Customer journey mapping
Rosenbaum, M. S., Mauricio Losada Otalora, and Germán Contreras Ramírez. (2017). “How to create a realistic customer journey map.” Business Horizons. 60(1). 143-150.
Dr. Scott Downey, Associate Director and Professor
While presented as a case study, this article was selected for the review this quarter because it presents a highly applicable tool: customer journey mapping. The concept builds on touchpoints, and organizes the customer journey through these touchpoints in a three-part approach: preservice, service, and postservice. The major touchpoints from the customer perspective are mapped against the strategic efforts of the service provider that are required to create customer experiences at each touchpoint.
What this means for food and agribusinesses
Customer journey mapping is a great tool for walking a mile in a customer’s shoes. Thinking through the ways in which customers engage with our organizations is a great exercise on its own. While it’s possible to go too far with this and identify every little potential motion or perception a customer has, starting with the main ones makes sense.
But just making the list only taps part of the value of this tool. The touchpoints are the starting point for conversations with customers. Finding out how many customers recall interacting with the touchpoint, what they want from those interactions, and then getting some indication from them on quality of the interaction at each touchpoint helps to prioritize which of the touchpoints warrant the most management effort.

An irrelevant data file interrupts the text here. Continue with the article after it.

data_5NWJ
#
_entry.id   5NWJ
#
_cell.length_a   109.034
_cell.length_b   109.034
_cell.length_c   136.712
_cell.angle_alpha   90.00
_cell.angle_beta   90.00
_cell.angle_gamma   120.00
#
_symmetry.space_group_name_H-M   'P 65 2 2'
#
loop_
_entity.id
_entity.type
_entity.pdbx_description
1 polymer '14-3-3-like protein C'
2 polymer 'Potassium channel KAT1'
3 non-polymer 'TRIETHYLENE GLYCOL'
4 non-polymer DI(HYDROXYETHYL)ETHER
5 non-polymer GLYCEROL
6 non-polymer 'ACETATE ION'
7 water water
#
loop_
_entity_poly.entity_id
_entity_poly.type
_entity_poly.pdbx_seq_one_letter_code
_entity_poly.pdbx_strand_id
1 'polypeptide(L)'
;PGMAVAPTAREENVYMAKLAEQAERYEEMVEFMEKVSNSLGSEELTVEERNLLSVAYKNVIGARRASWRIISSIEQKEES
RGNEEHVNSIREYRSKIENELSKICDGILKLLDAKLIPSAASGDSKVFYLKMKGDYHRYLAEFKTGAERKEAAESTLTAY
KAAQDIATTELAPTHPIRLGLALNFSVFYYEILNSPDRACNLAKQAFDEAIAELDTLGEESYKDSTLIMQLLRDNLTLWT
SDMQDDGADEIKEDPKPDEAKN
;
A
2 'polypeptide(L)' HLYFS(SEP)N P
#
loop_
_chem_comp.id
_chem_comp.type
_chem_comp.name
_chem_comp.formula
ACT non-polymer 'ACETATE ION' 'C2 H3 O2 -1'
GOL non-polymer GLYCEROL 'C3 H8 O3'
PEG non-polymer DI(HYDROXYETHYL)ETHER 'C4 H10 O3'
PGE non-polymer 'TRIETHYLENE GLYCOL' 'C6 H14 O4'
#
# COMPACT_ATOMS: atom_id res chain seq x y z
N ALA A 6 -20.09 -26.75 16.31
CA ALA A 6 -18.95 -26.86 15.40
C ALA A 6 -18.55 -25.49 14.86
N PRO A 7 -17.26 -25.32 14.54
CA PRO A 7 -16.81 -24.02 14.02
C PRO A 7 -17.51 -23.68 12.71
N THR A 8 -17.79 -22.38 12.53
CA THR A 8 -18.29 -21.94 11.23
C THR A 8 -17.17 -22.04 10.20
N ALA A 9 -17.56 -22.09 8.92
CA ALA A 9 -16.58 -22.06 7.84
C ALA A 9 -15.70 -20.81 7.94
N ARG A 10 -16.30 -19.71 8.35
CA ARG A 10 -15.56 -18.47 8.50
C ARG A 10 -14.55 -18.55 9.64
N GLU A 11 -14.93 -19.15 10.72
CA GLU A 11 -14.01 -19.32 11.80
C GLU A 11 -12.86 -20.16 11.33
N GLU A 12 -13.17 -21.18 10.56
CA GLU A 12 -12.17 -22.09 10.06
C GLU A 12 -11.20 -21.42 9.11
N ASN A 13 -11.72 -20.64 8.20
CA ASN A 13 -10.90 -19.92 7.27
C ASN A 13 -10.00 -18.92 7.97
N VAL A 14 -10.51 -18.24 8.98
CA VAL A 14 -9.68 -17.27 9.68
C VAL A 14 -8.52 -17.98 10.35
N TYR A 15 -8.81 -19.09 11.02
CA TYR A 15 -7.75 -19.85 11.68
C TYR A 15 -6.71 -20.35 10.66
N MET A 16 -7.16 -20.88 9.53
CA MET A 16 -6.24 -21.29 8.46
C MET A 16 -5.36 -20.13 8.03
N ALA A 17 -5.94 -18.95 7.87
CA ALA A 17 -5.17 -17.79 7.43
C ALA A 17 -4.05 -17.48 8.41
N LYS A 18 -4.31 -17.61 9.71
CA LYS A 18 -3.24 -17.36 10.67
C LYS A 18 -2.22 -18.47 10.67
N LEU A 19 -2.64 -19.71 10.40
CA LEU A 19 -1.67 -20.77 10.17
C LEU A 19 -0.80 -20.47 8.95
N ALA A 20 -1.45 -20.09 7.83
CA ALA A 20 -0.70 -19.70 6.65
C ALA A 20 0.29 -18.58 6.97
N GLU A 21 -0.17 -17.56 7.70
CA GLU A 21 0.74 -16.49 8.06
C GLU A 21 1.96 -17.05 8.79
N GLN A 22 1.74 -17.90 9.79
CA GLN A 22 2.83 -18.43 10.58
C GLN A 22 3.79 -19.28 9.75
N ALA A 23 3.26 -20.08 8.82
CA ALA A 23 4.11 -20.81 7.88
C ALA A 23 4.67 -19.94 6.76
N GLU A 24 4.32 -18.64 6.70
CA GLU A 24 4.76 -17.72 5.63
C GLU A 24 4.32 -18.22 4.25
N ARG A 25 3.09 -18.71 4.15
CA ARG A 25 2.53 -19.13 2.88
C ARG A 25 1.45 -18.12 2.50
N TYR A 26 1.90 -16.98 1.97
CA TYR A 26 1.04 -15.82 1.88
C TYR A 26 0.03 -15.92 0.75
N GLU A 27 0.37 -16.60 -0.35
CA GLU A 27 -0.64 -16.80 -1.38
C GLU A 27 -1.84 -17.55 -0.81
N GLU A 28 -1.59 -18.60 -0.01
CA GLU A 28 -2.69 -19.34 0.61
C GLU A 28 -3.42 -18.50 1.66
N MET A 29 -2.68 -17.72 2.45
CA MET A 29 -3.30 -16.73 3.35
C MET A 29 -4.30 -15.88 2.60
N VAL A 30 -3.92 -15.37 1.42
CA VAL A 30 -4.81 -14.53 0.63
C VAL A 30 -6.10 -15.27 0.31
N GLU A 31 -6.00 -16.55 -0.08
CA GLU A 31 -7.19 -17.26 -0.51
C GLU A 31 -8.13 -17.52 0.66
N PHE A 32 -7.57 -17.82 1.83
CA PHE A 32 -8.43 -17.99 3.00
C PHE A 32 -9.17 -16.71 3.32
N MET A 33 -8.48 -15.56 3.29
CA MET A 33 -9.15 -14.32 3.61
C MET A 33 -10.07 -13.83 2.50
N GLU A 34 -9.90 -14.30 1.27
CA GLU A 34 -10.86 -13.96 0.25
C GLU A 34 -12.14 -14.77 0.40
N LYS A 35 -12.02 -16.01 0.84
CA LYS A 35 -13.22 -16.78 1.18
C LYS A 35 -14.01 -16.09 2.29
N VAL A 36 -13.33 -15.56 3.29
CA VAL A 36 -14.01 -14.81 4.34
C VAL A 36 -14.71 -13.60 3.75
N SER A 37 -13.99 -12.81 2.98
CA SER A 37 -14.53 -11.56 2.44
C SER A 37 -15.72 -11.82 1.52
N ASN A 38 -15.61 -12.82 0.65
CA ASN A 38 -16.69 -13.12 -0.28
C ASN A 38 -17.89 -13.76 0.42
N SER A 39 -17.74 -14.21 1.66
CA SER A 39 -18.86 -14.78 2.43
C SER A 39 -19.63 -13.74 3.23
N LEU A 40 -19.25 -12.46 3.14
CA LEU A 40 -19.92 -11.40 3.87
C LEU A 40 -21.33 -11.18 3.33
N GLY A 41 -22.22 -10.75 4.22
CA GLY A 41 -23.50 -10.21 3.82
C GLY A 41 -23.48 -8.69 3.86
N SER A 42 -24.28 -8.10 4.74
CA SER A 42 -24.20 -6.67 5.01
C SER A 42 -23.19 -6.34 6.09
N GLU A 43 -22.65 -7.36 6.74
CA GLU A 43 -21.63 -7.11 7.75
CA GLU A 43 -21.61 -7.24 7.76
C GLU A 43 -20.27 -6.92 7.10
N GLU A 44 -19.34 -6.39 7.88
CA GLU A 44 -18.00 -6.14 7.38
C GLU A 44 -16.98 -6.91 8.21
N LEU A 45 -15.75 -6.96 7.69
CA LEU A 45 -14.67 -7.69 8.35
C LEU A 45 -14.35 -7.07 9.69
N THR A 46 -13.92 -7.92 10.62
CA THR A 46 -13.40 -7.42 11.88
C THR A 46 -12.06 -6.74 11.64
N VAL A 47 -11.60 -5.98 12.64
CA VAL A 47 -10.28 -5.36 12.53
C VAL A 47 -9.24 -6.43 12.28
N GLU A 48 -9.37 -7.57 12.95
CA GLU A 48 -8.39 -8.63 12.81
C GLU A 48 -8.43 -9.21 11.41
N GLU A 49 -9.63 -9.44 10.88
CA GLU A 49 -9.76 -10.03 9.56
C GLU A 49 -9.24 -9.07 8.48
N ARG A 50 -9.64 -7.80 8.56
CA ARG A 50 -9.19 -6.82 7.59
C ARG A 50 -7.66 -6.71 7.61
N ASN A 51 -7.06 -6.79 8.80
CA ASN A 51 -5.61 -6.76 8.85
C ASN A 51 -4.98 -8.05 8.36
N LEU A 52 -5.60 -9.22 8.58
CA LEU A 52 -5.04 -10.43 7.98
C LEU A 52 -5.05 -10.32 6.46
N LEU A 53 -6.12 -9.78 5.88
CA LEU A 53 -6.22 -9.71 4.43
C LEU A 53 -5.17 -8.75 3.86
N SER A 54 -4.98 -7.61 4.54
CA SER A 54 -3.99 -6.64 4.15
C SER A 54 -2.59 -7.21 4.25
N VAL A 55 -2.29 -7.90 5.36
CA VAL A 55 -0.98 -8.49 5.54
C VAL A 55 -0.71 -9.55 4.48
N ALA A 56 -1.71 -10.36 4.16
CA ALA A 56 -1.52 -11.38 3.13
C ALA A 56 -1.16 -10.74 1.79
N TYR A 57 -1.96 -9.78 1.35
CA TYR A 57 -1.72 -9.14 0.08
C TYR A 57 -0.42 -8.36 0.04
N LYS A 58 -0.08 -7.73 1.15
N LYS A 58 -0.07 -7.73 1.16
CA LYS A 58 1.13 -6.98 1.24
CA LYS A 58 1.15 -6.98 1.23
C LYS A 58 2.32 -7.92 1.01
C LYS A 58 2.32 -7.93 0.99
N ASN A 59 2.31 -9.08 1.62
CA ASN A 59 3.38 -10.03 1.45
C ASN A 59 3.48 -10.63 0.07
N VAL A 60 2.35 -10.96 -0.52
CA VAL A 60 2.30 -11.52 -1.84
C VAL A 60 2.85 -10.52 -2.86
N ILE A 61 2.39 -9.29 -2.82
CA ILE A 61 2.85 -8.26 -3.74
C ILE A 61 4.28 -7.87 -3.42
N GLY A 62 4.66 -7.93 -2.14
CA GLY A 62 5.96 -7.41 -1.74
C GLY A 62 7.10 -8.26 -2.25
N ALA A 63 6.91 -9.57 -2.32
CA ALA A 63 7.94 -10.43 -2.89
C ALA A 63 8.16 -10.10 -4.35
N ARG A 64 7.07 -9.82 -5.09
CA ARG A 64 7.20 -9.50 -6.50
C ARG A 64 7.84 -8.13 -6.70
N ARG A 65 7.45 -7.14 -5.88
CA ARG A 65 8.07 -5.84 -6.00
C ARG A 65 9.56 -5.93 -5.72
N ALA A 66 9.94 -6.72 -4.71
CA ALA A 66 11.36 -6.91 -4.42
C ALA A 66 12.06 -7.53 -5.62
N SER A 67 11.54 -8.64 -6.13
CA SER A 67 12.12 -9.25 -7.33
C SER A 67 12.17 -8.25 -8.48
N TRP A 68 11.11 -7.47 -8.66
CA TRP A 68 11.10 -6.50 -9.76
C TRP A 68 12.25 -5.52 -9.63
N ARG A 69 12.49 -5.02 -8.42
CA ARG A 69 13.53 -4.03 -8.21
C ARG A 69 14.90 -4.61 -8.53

Then, identifying the strategic initiatives we have in place to support our efforts with the touchpoints and looking at the purpose of each of those efforts with regard to the most critical touchpoints helps us identify which specific actions managers should focus on.
A company I worked for called these the “mission critical” points in the service process. Understanding these can be the difference for a successful image with customers.
The map looks a little like this:
Technological advances are being made in many areas such as big data, biotechnology, robotics and machine learning, just to name a few. These technological improvements have trickled down into everyday life in the forms of widely available internet connection and cell service. Any piece of information can be accessed by a few clicks of a mouse or a few swipes on a phone. Mobile banking is no exception, and it has the potential to become a standard business practice. Mobile banking still lags behind other forms of technology in terms of adoption as some people still prefer to use other means such at Automated Teller Machines (ATM) or drive through banking. However, the rate in which people are adopting mobile banking is increasing rapidly.
Using an omnichannel strategy has been understood as a potential next step after a multichannel strategy is implemented. The multichannel strategy employs many channels in which customers can choose to interact and buy from a supplier. It also has the potential to benefit companies in gaining access to new segments of the market or even interacting and selling more often to already existing customers; however, the omnichannel promise goes much further. Omnichannel marketing proposes an integration of different channels (distribution and communication channels) to offer a smooth and satisfactory customer experience journey.
Economists have always been interested in the interactions between capital and labor. In a recent paper in the American Journal of Agricultural Economics, Drs. Diane Charlton and Genti Kostandini exploit the enactment of 287(g) immigration policies to estimate the impact of labor shortages on technology adoption and productivity of U.S. dairy farms. Their results provide key insights into the extent to which technology can compensate for shortfalls in farm labor.